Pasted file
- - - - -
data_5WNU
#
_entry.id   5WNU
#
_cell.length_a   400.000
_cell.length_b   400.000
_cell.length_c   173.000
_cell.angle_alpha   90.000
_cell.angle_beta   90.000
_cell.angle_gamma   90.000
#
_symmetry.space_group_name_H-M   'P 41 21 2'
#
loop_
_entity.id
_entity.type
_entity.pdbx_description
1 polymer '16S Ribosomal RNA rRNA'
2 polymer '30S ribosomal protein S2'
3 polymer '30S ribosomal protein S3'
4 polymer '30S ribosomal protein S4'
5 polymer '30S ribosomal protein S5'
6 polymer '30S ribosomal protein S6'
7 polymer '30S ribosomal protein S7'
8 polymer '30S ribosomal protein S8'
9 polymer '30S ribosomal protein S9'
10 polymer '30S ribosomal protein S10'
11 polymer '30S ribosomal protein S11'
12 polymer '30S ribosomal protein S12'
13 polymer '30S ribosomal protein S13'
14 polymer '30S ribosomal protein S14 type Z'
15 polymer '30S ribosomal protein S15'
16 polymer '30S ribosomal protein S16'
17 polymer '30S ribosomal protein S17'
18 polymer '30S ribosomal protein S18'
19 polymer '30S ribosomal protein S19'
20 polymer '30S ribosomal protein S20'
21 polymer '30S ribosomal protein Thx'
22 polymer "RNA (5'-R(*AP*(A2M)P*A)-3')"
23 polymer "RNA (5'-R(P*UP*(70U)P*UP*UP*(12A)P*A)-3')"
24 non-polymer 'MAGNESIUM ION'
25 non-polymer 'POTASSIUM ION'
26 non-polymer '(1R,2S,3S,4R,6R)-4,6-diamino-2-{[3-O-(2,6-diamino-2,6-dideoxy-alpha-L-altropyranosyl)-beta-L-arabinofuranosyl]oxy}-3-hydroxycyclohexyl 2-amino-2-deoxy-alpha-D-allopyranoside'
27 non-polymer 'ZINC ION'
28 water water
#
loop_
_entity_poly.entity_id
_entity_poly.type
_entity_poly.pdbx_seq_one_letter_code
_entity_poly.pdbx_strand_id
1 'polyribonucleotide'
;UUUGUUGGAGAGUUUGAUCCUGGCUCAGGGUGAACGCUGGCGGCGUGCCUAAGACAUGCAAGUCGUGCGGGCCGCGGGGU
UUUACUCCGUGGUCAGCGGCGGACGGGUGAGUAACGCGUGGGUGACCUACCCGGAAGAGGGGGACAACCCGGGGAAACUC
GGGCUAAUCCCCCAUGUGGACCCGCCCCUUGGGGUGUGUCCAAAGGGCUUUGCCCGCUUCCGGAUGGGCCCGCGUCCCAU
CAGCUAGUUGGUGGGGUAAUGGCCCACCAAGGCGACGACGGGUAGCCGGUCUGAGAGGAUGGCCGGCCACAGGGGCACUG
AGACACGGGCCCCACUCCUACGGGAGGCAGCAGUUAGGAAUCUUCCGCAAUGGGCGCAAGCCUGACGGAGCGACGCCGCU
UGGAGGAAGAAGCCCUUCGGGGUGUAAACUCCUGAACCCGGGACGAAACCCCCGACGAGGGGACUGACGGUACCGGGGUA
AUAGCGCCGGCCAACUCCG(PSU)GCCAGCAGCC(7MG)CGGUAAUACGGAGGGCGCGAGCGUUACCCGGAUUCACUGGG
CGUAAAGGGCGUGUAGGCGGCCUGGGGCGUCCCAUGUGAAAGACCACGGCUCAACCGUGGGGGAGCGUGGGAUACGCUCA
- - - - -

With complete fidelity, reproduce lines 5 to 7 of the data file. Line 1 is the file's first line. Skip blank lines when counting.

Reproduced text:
_cell.length_a   400.000
_cell.length_b   400.000
_cell.length_c   173.000